Dr. Menahem Schmelzer, the Albert B. And Bernice Cohen Professor Emeritus of Medieval Hebrew Literature and Jewish Bibliography at The Jewish Theological Seminary (JTS), recently received the Alexander Scheiber Prize from the Ministry of Culture and Education of Hungary.
Gergely Arató, Secretary of State of the Ministry of Education and Culture, presented the prize to Dr. Schmelzer. Established in 1996, the Alexander Scheiber Prize is awarded to Hungarians (including those born in Hungary and no longer living there) who have achieved distinction in Jewish religion, history, culture, or education, and who promote dialogue and tolerance between Jews and non-Jews. Three people receive the award each year. The other recipients of this year's award were Dr. Ambrus Miskolczy, historian and author of Hitler’s Library, and Dr. Zoltan Tibori, journalist and historian.
A full-time member of the JTS faculty since 1961, Dr. Schmelzer served as its librarian from 1964 to 1987. His recent articles include "On Hebrew Wedding Poems in Medieval Ashkenaz" (Essays on Hebrew Literature in Honor of Avraham Holtz, 2003), "How Was the High Priest Kept Awake on the Night of Yom Ha-Kippurim?" (Saul Lieberman, edited by M. Lubetski, 2002), and "The Contribution of the Genizah to the Study of Liturgy and Poetry" (Proceedings of the American Academy for Jewish Research, 1997–2001). In addition to writing numerous articles and reviews for scholarly journals, Dr. Schmelzer was associate division editor of the "Modern Jewish Scholarship" section of Encyclopaedia Judaica. He has lectured at the Leo Baeck Institute, Yeshiva University, and the Hungarian Academy of Sciences. In 1992, he received a Guggenheim Fellowship. In 1999, Dr. Schmelzer was the recipient of an honorary degree from the Spertus Institute of Jewish Studies in Chicago. He was appointed distinguished visiting senior scholar at the Kluge Center in the Library of Congress for a four-month period in 2004.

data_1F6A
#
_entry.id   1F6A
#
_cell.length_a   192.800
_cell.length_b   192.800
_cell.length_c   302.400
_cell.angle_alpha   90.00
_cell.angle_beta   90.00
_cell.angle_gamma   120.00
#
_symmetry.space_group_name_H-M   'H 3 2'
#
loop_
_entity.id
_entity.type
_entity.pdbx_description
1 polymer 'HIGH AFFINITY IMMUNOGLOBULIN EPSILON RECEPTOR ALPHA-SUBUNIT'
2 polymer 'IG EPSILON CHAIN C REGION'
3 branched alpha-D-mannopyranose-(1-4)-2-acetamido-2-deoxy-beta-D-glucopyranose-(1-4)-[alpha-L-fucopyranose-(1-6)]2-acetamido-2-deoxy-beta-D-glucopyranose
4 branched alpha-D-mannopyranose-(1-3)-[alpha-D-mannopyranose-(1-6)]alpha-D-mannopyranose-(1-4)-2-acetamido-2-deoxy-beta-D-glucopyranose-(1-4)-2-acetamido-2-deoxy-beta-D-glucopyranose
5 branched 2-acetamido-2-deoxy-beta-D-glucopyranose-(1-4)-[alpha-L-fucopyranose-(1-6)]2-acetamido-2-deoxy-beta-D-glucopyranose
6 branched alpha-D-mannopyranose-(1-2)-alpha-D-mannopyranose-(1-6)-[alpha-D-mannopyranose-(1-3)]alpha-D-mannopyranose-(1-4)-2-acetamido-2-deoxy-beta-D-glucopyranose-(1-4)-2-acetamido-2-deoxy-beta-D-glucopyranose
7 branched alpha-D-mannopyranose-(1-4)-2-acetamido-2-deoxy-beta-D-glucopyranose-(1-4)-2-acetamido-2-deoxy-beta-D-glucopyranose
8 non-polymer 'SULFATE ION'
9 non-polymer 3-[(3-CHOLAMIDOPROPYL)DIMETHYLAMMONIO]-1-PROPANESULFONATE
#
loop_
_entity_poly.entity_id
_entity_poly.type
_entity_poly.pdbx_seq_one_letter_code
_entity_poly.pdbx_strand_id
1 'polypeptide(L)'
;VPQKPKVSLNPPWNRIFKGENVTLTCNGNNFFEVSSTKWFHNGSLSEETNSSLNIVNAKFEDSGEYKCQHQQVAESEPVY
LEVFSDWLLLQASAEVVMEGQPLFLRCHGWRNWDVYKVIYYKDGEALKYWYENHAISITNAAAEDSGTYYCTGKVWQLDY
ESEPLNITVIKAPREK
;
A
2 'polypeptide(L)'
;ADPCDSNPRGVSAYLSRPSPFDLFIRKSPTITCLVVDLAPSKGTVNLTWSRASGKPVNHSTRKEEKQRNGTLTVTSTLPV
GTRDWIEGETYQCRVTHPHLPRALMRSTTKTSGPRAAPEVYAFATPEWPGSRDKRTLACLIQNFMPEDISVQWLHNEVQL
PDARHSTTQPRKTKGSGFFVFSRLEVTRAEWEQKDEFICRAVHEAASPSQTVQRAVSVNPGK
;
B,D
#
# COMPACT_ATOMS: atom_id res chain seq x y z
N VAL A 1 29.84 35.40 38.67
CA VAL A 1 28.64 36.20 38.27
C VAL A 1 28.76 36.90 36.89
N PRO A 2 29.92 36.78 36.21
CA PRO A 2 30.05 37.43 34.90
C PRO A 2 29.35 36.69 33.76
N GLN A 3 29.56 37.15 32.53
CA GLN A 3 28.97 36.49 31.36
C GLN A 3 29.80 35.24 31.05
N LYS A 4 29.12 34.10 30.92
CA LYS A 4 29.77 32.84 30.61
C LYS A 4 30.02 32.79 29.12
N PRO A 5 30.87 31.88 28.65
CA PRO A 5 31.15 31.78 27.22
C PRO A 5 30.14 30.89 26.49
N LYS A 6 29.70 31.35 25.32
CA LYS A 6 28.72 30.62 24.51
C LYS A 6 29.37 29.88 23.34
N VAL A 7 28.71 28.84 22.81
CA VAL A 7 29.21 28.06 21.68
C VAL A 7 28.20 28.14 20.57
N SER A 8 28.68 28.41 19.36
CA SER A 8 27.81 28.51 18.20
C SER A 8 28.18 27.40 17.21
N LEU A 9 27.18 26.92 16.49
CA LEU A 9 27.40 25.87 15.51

Dr. Schmelzer studied at the University of Budapest; the Jewish Theological Seminary–University of Jewish Studies, Hungary; and the University of Basel, Switzerland. He earned a librarian's diploma from the State Library School in Copenhagen, a master of arts from the University of Copenhagen, and a doctorate of Hebrew Letters from JTS.
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